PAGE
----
Pension changes 2015: Annuity or pension drawdown?
Shall we cruise to the warm sunshine of Antigua - or the midnight sun of Norway? Should it be cobalt blue or viridian green for the new Aston?
From 6 April 2015, such dilemmas could become real for some, as the government gives those over 55 the freedom to spend as much of their pension savings as they like.
In truth, the surveys suggest most people are rather more modest in their dreams - with a decent income in retirement at the top of the list.
For those not in Defined Benefit (DB) schemes, that means using a pension pot to generate an income for the rest of life.
With maybe twenty or thirty years of retirement ahead of some people, that is a huge decision.
And usually that means deciding between buying an annuity, or "income drawdown".
"The majority of people don't want to take risks with their money," says Stephen Lowe of Just Retirement.
"People don't want to be kept awake at night, worrying about their pensions."
That's why his company mostly sells annuities.
Annuities provide a fixed income, for the rest of your life. The payments are guaranteed, so once you've bought one, you should certainly sleep soundly.
The alternative is to keep your pension pot intact, and "draw down" income from it, as and when you need it. In some circumstances it can provide a higher pension. But it is also much more risky.
"The benefits are better, because there's a flexibility in terms of the income you take year-on-year," says Jamie Smith-Thompson, managing director of Portal Financial.
The policies sold by his company are mostly drawdown.
Based on a £70,000 pension pot - and a 25% tax-free withdrawal - a healthy 65 year-old man buying a single, inflation-linked, annuity could expect an annual income of £2,389 on top of his state pension. If he wants his partner to receive the same income after he dies, he might receive around £1,330.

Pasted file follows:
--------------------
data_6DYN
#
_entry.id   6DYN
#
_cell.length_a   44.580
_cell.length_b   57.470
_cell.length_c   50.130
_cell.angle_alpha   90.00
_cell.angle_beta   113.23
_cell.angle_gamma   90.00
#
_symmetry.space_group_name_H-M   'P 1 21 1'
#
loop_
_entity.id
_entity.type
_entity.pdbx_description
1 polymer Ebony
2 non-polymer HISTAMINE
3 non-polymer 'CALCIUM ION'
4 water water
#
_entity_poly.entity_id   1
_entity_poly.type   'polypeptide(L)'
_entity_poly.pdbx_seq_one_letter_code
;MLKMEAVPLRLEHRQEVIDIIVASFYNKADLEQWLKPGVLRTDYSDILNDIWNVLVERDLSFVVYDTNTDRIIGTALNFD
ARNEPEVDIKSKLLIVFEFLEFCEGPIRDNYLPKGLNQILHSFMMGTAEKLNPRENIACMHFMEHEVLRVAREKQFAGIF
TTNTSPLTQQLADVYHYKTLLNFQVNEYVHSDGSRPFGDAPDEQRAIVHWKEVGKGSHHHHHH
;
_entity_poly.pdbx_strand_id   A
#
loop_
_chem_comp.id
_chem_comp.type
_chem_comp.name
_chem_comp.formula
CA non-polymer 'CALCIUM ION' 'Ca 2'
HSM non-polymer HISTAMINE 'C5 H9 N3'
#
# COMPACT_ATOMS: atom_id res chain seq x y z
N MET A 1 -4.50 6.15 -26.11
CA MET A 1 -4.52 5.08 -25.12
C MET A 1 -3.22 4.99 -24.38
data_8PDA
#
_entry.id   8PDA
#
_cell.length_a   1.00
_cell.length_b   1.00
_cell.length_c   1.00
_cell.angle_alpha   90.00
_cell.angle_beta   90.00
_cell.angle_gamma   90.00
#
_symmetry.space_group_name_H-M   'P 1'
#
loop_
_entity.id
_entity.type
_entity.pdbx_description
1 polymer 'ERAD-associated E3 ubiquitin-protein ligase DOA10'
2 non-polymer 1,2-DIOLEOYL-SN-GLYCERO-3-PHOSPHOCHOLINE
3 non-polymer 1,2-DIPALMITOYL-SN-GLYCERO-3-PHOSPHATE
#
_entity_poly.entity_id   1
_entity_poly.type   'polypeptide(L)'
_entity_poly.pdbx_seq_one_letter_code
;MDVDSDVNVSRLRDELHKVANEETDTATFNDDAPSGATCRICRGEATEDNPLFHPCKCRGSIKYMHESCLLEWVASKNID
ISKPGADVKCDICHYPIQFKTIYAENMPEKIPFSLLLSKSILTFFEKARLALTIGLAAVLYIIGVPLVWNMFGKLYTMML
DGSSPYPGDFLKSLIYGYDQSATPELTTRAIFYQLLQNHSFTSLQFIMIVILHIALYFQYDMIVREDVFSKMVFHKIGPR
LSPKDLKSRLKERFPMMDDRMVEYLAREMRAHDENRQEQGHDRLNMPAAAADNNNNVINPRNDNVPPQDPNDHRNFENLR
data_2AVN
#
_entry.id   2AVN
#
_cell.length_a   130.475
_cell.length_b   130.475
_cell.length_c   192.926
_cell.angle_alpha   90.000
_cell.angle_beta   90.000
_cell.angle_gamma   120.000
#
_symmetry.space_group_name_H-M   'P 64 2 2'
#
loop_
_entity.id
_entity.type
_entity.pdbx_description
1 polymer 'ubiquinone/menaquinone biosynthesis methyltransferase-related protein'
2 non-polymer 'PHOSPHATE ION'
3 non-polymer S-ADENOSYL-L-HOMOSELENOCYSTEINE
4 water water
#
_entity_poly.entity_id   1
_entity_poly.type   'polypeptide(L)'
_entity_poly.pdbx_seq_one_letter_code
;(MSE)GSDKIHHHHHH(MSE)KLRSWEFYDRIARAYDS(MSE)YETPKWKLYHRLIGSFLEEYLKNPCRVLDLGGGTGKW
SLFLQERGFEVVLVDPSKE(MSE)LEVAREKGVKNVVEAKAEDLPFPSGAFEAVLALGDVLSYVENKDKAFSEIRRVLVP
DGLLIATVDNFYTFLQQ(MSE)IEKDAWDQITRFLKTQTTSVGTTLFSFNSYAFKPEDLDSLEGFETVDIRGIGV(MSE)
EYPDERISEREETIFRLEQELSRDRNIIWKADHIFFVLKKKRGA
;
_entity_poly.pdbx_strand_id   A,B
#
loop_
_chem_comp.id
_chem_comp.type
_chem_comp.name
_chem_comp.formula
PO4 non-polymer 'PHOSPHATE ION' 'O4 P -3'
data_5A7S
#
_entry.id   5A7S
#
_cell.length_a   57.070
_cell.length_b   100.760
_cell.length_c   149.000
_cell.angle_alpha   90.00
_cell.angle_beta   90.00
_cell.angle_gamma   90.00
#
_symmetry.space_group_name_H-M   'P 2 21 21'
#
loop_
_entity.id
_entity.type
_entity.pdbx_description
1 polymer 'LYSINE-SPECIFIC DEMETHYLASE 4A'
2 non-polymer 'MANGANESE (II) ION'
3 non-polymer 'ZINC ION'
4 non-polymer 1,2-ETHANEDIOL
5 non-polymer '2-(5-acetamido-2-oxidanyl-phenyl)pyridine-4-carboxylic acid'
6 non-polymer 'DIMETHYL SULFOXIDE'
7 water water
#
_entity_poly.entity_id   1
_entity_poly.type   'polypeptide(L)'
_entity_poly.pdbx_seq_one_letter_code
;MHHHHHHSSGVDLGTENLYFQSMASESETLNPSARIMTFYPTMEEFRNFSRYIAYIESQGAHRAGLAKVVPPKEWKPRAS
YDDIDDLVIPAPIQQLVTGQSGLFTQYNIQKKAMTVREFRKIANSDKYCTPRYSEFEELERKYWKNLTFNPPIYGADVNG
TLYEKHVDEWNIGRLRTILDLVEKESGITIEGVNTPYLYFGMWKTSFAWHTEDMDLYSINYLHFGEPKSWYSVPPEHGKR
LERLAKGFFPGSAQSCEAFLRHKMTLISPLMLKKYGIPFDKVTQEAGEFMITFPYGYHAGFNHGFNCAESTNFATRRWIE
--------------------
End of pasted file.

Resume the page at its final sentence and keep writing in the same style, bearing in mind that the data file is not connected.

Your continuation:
This assumes he also wants to take out his 25% tax-free lump sum of £17,500.
Alternatively, should he decide to draw down a part of his pension every year - leaving the rest of his pot invested in shares, bonds or cash - he could get around £2,100.
This assumes he withdraws 4% of his pot in income every year, and that his investments grow at an annual rate of 5%. But if he lives past 100, he may have to reduce the amount he takes, to maintain the capital in the fund.
The main advantage of such policies is their flexibility, which may work particularly well for people who continue to work part-time.
|Fixed income||Variable income|
|Payments continue for life||Money could run out|
|Can be enhanced, if medical condition||No enhancement option|
|Cannot be passed on to descendants||Unused portion can be passed on|
|Can be adjusted for inflation||Pot should grow by more than inflation|
|Unaffected by market falls||Income at risk from market fall|
|Suitable for any size pot||Not advised for pots below £30,000|
Should I buy an income drawdown policy?
Until 6 April, the amount you can take from a drawdown account is limited, or capped - unless your pension income already exceeds £12,000 a year.
After that date, everyone will be free to withdraw what they like.
From April too, your descendants will be able to inherit the unused part of your pot more easily.
But the danger is that your savings could dwindle more quickly than you expect - particularly if the stock market crashes.